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Title: Post-growth band gap engineering for optoelectronic integration
Author: Ghisoni, Marco Umberto Paolo
Awarding Body: University of London
Current Institution: University College London (University of London)
Date of Award: 1993
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This thesis presents results on a post-growth technique for selectively altering the shape of GaAs/A1GaAs quantum well (QW) material, to produce a resultant blue shift in the optical spectra. The technique used is known as impurity free vacancy diffusion (IFVD), and involves encapsulation with SiO 2 followed by rapid thermal annealing at elevated temperature. This is shown to give rise to surface Ga vacancies, that rapidly diffuse through the structure enhancing the intermixing of the group III atoms at the well/barrier interface, and resulting in a blue shift of the lowest confined state. Work presented shows that IFVD allows large selective blue shifts while still retaining QW characteristics i.e. excitonic features and the optoelectronic response, namely the quantum confined Stark effect (QCSE). The diffused well can be successfully modelled, to a first approximation by an error function solution. The depth dependence expected is not observed and this could be due to a gallium vacancy diffusion coefficient higher than previously reported. IFVD is used to produce two different types of reflection modulators from the same wafer, demonstrating that the technique has applications to surface-normal devices and also that it can be used in conjunction with multiple well structures. The lateral resolution is found to be reasonable, and the change in well profile induced is shown to improve the carrier escape from the well and the saturation intensity. Importantly the use of dielectric caps of increasing thickness is shown to produce increased levels of intermixing and hence blue shift. This last result is of particular importance since the ability to produce selective area bandgap engineering has applications in the fabrication of optoelectronic integrated circuits (OEICs). The thesis ends with a discussion of future directions which IFVD may take including applications in the field of wavelength division multiplexing (WDM).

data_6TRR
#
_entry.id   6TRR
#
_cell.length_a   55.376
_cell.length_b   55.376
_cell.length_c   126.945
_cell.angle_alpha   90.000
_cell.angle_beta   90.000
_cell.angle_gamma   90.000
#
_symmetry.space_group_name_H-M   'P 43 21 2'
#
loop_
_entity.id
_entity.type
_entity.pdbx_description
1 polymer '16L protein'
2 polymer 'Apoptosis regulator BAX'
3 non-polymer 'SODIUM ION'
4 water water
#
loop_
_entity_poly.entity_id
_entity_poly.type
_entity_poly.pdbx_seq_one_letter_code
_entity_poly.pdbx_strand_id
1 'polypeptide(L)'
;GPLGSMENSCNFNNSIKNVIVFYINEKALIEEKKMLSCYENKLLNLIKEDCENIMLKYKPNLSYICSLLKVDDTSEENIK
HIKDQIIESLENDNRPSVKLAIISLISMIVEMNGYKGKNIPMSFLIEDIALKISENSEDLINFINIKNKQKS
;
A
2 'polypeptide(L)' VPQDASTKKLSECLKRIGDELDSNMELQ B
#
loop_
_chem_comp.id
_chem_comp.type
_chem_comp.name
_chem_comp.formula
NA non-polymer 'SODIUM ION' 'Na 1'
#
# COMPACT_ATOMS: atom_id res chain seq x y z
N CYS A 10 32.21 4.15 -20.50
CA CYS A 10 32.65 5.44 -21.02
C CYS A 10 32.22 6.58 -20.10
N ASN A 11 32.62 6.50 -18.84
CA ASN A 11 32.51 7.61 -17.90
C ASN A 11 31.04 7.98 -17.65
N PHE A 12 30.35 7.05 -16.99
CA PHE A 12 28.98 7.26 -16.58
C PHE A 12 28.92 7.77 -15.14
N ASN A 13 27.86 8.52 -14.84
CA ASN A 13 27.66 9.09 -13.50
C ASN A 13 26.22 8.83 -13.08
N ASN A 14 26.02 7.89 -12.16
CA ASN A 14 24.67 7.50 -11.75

Supervisor: Not available Sponsor: Not available
Qualification Name: Thesis (Ph.D.) Qualification Level: Doctoral
EThOS ID:  DOI: Not available